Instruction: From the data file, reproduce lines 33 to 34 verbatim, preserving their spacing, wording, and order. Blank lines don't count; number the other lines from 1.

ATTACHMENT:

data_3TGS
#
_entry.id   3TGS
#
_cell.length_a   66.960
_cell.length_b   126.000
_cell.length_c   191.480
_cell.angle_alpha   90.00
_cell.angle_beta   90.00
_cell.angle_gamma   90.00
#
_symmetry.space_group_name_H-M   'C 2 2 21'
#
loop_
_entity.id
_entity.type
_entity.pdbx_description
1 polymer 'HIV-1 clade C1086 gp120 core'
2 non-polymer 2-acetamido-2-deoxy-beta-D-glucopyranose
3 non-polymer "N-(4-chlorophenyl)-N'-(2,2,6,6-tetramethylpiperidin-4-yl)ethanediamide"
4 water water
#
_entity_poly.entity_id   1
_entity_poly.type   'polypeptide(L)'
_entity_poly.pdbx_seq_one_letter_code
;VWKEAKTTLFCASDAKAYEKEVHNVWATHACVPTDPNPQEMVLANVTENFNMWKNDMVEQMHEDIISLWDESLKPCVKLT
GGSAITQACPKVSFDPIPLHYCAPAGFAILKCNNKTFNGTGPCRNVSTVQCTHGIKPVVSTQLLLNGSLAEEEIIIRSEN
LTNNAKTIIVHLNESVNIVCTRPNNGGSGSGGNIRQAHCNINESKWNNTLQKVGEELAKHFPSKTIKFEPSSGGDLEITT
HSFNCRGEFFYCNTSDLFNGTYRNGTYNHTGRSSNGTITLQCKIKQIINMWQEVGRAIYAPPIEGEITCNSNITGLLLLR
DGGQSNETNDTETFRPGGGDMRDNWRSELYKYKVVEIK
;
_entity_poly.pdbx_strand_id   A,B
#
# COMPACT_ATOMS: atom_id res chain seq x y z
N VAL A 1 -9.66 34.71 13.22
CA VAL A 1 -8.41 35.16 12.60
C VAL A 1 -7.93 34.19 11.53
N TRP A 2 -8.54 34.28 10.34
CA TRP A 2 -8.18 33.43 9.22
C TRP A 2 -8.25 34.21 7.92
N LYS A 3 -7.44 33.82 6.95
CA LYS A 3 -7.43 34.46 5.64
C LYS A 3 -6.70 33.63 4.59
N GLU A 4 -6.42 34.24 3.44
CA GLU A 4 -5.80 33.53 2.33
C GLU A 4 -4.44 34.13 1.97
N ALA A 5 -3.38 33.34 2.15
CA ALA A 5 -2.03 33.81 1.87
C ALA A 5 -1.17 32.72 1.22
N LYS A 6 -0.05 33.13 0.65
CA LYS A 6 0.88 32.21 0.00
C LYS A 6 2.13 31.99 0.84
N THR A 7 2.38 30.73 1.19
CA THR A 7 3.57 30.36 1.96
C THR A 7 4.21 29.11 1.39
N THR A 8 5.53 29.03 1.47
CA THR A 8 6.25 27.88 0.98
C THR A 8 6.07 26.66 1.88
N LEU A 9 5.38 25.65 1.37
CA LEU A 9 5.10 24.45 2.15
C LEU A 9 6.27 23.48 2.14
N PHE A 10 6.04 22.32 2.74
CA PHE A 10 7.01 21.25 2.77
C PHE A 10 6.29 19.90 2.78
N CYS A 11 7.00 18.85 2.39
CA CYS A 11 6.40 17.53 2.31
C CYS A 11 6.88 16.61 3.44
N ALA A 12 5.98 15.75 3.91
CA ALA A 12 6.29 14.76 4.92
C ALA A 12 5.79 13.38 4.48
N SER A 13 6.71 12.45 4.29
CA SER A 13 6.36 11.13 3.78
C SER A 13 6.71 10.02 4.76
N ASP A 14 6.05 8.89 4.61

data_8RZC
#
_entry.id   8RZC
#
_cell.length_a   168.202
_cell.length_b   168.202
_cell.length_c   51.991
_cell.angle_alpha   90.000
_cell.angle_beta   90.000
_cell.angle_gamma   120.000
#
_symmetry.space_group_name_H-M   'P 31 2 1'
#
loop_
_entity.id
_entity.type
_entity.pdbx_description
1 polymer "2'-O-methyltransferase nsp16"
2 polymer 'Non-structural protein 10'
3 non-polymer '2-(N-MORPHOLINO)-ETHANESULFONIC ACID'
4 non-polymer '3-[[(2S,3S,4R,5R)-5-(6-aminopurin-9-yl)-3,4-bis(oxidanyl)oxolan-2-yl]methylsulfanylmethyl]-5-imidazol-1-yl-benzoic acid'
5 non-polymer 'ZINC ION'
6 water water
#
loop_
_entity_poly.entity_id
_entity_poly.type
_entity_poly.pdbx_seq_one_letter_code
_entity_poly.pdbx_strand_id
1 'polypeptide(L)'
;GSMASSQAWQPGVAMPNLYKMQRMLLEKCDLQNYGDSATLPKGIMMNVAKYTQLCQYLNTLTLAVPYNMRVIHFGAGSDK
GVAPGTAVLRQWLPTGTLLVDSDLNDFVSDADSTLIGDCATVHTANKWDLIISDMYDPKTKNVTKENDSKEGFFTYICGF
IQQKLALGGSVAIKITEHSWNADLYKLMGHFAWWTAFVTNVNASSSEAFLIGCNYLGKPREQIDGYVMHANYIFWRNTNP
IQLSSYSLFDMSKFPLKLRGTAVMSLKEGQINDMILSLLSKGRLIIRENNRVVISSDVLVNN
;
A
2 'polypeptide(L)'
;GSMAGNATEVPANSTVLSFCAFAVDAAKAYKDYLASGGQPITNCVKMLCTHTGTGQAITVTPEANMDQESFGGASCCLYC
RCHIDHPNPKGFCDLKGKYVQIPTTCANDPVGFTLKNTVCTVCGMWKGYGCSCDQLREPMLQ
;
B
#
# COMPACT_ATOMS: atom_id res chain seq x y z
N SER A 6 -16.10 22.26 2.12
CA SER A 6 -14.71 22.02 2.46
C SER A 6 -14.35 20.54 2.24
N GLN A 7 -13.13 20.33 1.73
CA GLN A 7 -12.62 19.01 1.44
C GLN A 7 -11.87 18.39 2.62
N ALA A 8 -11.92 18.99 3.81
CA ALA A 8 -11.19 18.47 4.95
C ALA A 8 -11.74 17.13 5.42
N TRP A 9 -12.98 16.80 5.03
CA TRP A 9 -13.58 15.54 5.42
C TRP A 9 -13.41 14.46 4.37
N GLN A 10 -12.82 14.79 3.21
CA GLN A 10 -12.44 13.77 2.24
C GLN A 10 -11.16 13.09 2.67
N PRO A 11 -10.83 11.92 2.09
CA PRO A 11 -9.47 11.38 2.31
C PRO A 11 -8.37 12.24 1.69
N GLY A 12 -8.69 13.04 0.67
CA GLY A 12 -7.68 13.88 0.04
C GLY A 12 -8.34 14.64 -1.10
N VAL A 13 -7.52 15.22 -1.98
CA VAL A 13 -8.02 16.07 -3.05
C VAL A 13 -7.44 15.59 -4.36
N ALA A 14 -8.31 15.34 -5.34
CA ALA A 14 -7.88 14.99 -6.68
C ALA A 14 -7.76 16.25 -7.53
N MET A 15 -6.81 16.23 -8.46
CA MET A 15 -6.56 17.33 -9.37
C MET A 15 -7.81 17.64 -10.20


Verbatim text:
#
# COMPACT_ATOMS: atom_id res chain seq x y z